Striv­ing for au­then­tic­ity in the pub­lic eye can also be a dou­ble-edged sword, as Marais has per­son­ally dis­cov­ered. A few years ago she re­vealed in an in­ter­view she has bipo­lar dis­or­der and has been suf­fer­ing from episodes since she was 12.

“I didn’t feel ready for the amount of at­ten­tion that I felt I re­ceived around it, be­cause it’s a com­mon condition that a lot of peo­ple are liv­ing with, and peo­ple fight their day-to-day bat­tles and it’s the same thing,” she tells Stel­lar. “I’d like to be able to be in­spi­ra­tional to peo­ple in terms of be­ing able to say you’re not alone, there are other peo­ple like this, but it’s not some­thing that I feel en­tirely de­fines me and it’s not some­thing that I want to be a how-to [or] go-to guru on.”

One of the pub­lic dis­cus­sions that sparked at the time was how Marais was man­ag­ing her ill­ness, after she re­vealed she wasn’t tak­ing med­i­ca­tion.

“Now I am ac­tu­ally [on med­i­ca­tion], but I wasn’t then,” she clar­i­fies. “And then peo­ple say it’s ir­re­spon­si­ble or… it’s a can of worms talk­ing about any of your personal strug­gles. Luck­ily I get to deal with some of those through the char­ac­ters that I play, which I think is in some way rep­re­sent­ing those is­sues, by show­ing women who are strug­gling, who aren’t cop­ing with all of the things. They might be a con­trol freak in one area of their lives and a com­plete mess in an­other. I think that is em­pow­er­ing women by al­low­ing those is­sues to come to light.”

Marais main­tains that be­ing true to her­self doesn’t mean she has to share every sin­gle de­tail of her life – es­pe­cially when it comes to dis­cussing new re­la­tion­ships.

“Oh, ev­ery­one al­ways wants to know,” she says with a throaty chuckle. “I know it sounds clichéd, but I think I’ve learnt a big lesson in keep­ing my ro­man­tic life as pri­vate as pos­si­ble.”

Nev­er­the­less, work­ing on two shows where she plays a woman in a man’s world at work – Love Child’s Joan works in a hos­pi­tal in the early ’70s and Lily works as a pro­ducer in break­fast tele­vi­sion – has made Marais ques­tion the role of men in her life. “They are both women try­ing to ex­ist in a pa­tri­ar­chal world, and it’s in­ter­est­ing that they’re decades apart in time but fac­ing sim­i­lar prob­lems, which is again, an age-old is­sue,” she says.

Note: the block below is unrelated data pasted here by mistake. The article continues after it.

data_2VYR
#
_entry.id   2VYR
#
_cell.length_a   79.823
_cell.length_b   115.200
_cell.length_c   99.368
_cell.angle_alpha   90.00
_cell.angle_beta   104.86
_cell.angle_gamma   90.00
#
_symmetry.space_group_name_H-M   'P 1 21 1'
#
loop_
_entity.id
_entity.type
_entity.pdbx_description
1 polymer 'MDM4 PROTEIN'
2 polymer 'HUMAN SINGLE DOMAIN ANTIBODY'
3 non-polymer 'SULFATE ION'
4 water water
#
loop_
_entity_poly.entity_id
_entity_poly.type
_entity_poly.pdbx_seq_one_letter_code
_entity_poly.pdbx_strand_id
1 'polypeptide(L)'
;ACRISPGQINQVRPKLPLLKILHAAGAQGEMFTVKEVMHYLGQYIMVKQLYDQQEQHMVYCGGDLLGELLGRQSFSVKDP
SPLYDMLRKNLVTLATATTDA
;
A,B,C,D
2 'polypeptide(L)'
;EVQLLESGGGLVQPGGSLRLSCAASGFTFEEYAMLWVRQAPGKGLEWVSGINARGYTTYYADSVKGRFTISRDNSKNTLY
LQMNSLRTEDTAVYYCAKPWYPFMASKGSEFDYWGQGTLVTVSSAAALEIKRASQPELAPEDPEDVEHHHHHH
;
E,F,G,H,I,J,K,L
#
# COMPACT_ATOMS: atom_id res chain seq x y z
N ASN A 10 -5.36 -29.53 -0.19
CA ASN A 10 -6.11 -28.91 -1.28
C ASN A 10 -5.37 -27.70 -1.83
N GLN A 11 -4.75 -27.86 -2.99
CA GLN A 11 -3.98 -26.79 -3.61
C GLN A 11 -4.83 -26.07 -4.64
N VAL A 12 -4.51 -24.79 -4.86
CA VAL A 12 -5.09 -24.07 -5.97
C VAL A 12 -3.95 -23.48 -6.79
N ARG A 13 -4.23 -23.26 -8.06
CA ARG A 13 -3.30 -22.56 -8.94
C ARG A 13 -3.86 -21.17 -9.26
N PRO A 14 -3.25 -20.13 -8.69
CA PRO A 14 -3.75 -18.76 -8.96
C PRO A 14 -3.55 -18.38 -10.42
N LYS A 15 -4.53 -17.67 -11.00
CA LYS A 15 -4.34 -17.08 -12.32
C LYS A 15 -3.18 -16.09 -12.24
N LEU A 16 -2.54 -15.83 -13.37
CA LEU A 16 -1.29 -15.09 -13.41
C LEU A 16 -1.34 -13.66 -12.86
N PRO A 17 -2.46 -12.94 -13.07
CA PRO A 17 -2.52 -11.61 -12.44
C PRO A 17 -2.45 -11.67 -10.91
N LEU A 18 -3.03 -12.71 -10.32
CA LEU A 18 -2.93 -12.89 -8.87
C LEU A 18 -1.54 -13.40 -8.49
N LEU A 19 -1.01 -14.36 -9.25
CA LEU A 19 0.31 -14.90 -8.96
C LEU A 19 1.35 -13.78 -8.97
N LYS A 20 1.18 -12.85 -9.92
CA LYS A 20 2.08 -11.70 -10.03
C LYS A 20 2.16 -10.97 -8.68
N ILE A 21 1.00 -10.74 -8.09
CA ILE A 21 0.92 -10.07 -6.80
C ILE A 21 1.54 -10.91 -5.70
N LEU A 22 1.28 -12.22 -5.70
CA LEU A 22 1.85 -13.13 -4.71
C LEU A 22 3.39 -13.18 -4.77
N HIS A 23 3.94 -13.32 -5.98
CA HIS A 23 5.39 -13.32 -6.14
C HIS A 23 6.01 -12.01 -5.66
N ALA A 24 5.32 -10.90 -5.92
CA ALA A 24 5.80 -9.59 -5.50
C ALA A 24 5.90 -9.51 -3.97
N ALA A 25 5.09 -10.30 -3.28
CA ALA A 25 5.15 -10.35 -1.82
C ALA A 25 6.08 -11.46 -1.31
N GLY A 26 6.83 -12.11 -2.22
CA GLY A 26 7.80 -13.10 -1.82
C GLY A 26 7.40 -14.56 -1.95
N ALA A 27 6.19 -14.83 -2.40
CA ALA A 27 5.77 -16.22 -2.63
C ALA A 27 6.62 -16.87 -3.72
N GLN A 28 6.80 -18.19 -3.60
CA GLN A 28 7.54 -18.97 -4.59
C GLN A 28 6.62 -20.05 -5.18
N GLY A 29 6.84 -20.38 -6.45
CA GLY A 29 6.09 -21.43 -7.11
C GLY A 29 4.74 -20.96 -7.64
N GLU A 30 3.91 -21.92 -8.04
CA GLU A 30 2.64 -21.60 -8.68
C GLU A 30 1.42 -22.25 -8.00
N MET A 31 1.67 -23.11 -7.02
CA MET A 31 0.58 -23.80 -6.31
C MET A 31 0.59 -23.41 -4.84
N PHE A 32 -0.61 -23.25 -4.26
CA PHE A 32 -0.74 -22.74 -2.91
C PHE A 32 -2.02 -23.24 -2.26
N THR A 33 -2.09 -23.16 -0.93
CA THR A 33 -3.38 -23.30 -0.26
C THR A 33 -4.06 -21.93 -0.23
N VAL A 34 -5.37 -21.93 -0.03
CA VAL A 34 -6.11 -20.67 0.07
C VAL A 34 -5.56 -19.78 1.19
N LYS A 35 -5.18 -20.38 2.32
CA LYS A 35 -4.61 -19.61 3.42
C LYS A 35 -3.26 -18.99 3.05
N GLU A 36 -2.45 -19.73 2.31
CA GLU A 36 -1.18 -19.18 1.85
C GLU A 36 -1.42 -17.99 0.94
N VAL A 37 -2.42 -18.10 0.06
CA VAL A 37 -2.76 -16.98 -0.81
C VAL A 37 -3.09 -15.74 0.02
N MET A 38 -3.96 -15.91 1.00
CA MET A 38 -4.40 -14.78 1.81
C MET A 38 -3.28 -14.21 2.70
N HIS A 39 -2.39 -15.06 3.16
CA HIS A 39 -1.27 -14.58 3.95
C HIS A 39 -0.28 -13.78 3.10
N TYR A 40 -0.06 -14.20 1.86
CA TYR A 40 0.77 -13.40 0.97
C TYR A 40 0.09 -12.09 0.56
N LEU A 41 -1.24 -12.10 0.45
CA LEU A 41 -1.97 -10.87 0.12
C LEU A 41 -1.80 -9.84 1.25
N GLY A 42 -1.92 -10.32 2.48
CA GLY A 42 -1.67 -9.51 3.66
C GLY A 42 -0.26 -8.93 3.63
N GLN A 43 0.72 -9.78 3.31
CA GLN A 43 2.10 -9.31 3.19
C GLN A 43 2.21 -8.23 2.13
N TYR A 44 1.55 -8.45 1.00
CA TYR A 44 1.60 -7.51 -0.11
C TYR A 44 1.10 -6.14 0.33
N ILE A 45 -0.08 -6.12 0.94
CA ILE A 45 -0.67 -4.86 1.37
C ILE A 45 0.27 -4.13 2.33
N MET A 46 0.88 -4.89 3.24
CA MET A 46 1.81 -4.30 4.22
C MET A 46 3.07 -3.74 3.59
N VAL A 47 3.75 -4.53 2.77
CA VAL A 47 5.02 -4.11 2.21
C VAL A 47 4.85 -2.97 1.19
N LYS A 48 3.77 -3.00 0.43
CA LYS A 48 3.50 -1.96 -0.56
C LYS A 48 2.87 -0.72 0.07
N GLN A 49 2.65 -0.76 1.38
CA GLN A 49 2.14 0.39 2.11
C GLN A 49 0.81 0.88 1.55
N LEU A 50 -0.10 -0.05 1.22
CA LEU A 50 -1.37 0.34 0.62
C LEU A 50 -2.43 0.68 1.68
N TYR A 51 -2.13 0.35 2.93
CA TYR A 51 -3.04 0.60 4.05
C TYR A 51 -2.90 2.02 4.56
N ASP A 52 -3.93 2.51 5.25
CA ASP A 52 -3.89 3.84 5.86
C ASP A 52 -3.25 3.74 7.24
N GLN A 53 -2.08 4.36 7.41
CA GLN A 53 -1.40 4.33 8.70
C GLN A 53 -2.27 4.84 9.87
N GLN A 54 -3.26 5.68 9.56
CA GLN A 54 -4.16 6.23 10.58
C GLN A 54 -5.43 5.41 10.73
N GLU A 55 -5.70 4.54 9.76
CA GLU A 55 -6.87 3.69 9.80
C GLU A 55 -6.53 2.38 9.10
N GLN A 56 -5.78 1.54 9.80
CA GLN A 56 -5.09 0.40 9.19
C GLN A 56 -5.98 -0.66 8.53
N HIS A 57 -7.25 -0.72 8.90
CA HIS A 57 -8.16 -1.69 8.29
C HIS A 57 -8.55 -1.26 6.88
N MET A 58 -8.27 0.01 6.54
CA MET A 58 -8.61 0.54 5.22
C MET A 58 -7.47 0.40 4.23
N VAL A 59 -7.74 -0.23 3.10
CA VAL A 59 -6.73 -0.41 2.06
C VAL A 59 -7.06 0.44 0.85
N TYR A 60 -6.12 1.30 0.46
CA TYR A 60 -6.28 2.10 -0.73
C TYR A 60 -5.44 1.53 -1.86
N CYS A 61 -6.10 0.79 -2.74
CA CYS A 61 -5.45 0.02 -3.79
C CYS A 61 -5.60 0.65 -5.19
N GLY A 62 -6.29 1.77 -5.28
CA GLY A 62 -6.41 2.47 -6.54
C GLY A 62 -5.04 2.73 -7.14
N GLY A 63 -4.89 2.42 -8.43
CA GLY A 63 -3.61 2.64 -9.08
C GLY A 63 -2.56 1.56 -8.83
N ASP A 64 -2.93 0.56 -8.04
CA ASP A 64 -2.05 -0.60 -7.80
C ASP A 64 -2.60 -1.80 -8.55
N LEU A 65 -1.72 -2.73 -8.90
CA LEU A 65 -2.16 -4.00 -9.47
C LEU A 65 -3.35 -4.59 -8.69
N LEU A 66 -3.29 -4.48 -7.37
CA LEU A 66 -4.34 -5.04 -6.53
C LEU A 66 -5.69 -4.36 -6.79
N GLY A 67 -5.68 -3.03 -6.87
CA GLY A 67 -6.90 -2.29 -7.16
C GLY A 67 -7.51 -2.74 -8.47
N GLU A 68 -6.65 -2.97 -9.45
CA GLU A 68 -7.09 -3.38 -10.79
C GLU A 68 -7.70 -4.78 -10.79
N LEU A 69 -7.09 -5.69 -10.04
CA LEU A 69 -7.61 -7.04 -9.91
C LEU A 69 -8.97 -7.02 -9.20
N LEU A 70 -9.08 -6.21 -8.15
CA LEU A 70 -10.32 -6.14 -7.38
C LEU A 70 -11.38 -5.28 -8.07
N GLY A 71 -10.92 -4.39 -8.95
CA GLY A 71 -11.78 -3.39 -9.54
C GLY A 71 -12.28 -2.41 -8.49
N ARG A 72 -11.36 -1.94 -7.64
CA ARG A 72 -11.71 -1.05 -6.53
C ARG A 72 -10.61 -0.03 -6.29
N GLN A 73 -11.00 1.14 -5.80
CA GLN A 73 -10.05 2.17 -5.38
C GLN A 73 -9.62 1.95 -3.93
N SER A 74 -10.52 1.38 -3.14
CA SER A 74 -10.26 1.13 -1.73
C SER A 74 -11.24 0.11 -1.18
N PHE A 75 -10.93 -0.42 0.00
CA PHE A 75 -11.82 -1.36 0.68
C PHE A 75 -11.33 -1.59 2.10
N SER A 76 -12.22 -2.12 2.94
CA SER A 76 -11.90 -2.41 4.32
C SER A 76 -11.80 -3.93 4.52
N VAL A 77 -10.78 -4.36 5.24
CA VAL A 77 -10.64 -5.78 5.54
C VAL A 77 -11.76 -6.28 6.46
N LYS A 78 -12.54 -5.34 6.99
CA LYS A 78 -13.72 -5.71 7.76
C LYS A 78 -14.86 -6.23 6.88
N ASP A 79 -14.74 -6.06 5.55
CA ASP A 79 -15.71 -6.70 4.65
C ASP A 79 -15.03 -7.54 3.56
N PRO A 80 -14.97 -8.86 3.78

“It’s def­i­nitely made me look at my life and whether as a woman I feel I need a man and male ap­proval to com­plete me. And I don’t think that women who do want that are wrong, but it’s an in­ter­est­ing ques­tion that is there.”

As for what’s next, Marais says she wants to keep work­ing cre­atively (she’s been writ­ing a side project that she hopes to de­velop) and that she sim­ply loves be­ing a mum to Scout, who she de­scribes as “tricky and amaz­ing”.

“I just think peo­ple in the cre­ative in­dus­tries… crave nor­malcy and sta­bil­ity and the mun­dane, and then I also crave pro­duc­ing, writ­ing, de­vel­op­ing and work­ing on both sides of the cam­era.

“My dreams re­ally are just to live a ful­filled life,” she says with a shrug. “Have bal­ance and, it sounds ridicu­lous, but to leave the world with some­thing better than what I came into it with.” The Wrong Girl Sea­son 2 is com­ing soon to Net­work Ten.

JESSICA WEARS Al­tuzarra coat, david­jones.com.au HAIR & MAKE-UP Ju­lia Green

GOLDEN GIRL (from top) Jessica Marais and co-star Rob Collins in The Wrong Girl; at the 2011 Lo­gies with her Packed To The Rafters “mum” Rebecca Gib­ney; with Ste­wart and their daugh­ter Scout; on the 2014 Lo­gies red car­pet.